The slides for my Business Rules Forum presentation on event semantics and focusing on events in order to simplify process definition and to facilitate more robust governance and compliance are at Event-centric BPM.
After the talk I spoke with Jan Verbeek and Gartjan Grijzen of Be Informed and reviewed their software, which is excellent. They have been quite successful with various government agencies in applying the event-centric methodology to produce goal-driven processing. Their approach is elegant and effective. It clearly demonstrates the merits of an event-centric approach and the power that emerges from understanding event-dependencies. Also, it is very semantic, ontological, and logic-programming oriented in its approach (e.g., they use OWL and a backward-chaining inference engine).
They do not have the top-down knowledge management approach that I advocate nor do they provide the logical verification of governing policies and compliance (i.e., using theorem provers) that I mention in the talk (see Guido Governatori‘s 2010 publications and Travis Breaux‘s research at CMU, for example) but theirs is the best commercially deployed work in separating business process description from procedural implementation that comes to mind. (Note that Ed Barkmeyer of NIST reports some use of SBVR descriptions of manufacturing processes with theorem provers. Some in automotive and aerospace industries have been interested in this approach for quality purposes, too.)
BeInformed is now expanding into the United States with the assistance of Mills Davis and others. Their software is definitely worth consideration and, in my opinion, is more elegant and effective than the generic BPMN approach.
I’ve been working for a while now on an ontology for representing events (which includes process, of course). One of the requirements of a system that is to monitor, govern, implement, or reason about processes is that it consider “situations”, which are things that happen or occur, including events and states. (See, for example, the perdurants of the DOLCE ontology, BFO‘s occurents, or OpenCyc’s situations.) This requires the representation of time-variant information at various points or during various intervals of time (more than just the Allen relations or OWL Time). If you’re interested in such things, I’d recommend Parsons‘ “Events in the Semantics of English” or Pustejovsky‘s “Syntax of Event Structure“, both of which look at the subject from a linguistic rather than inferential perspective. When you pursue this to the point that you implement the axioms that an artificial intelligence needs to provide assistance in defining or governing a business process (or answering questions about molecular biological processes) you land up in some pretty abstract stuff, including the Stanford Encyclopedia of Philosophy. I found the title of this post entertaining within the page on temporal logic.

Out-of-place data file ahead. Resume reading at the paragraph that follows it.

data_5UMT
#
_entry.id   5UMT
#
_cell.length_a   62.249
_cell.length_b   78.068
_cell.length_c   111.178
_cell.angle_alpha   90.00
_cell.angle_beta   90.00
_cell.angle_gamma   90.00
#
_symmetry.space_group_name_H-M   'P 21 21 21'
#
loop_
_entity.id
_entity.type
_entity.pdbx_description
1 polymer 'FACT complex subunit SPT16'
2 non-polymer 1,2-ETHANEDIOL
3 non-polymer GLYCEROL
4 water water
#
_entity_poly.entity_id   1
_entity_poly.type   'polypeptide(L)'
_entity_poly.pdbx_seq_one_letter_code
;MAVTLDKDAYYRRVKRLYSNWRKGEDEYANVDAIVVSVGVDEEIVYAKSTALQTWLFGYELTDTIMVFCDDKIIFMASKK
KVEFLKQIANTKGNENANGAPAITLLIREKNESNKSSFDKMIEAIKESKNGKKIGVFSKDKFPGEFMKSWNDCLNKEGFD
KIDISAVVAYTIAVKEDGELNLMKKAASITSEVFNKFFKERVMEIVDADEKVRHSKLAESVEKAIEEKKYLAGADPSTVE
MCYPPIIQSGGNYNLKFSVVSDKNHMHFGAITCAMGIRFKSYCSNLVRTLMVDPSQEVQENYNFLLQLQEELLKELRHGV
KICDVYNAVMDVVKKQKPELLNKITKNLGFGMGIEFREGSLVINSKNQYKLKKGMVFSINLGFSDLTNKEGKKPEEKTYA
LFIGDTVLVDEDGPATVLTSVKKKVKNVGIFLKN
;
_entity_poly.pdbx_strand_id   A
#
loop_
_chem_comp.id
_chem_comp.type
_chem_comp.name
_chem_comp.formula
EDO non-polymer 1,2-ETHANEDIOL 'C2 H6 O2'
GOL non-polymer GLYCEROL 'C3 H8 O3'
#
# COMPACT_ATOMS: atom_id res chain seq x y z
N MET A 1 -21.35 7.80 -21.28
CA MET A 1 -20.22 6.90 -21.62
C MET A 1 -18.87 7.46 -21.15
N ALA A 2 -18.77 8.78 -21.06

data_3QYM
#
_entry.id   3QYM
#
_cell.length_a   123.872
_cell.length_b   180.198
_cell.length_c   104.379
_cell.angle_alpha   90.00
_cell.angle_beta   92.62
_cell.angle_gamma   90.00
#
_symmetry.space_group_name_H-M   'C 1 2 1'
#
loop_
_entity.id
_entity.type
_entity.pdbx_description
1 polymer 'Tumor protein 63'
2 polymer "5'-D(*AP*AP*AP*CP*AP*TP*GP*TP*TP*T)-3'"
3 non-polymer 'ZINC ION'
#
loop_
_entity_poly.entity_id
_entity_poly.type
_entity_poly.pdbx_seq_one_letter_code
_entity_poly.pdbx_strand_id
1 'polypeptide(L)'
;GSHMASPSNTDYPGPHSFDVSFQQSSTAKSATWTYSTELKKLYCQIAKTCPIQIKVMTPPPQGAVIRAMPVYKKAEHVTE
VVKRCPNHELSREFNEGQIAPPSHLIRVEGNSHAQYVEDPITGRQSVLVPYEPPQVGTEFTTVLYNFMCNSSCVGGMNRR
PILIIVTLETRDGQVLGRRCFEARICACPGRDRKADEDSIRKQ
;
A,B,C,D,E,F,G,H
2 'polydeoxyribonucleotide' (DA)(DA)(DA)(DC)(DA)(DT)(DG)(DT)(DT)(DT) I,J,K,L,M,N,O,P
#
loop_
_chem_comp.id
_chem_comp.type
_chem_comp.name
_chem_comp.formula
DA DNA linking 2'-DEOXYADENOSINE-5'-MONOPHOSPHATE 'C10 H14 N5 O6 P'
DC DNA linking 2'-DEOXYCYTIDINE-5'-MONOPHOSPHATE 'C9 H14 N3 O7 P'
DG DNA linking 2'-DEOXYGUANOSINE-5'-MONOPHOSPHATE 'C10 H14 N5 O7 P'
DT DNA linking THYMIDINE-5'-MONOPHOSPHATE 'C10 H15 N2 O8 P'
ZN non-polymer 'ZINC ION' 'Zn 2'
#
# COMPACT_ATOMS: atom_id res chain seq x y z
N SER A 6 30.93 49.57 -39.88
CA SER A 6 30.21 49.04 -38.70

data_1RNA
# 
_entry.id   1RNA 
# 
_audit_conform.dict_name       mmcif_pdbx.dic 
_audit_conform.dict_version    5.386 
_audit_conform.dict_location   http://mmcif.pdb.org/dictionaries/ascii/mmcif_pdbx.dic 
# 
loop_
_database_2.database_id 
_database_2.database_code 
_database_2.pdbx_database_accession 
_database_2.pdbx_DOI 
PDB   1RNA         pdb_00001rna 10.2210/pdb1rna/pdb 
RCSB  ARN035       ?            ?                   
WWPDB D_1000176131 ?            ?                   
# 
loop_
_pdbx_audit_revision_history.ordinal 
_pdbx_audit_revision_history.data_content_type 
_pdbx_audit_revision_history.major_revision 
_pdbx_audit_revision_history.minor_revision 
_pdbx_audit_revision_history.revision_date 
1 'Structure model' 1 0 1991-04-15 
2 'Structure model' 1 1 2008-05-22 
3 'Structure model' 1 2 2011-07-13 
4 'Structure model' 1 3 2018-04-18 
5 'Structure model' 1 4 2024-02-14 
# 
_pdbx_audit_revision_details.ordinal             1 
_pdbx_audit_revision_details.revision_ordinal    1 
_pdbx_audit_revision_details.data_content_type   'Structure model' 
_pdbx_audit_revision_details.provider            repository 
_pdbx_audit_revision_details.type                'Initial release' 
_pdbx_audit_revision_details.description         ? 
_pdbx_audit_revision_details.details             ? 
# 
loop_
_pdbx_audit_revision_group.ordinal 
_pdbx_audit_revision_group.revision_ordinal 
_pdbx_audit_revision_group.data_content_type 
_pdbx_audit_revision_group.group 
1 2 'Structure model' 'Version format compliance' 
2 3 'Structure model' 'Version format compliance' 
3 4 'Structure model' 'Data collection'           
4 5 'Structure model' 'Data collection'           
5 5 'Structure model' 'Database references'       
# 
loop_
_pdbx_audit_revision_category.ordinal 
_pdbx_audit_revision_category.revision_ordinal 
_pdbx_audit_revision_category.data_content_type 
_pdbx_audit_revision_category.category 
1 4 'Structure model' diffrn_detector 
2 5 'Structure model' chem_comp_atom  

Being a fan of increased intelligence on the web, including Bing’s use of Powerset and True Knowledge, I enjoyed cnet’s report, “Google search gets answer highlights and events.”
Google now shows the following “The Empire State Building rises to 1250 ft (381 m) at the 102nd floor” in response to the classic semantic web test question.
Also, Google leverages more of the content of text or structure of linked data in its Rich Snippet answers:
As search engines increase their understanding of concepts and how to extract them from content or linked data and present them as Google does here or above in a sentence, the web will begin to feel a lot smarter.
As these simple enhancements indicate, the intelligent web is taking off and that feeling of intelligence will come sooner than expected. Of course, there is a long way to go. For more on that, I here there is an upcoming issue of AI Magazine that will survey the state of the art in question answering, including coverage of Vulcan’s Project Halo and IBM’s Jeopardy effort, among others. Also, if you are interested in what bright minds are looking forward to in this regard, see Nova Spivak’s recent blogging and his post on “will the web become conscious?”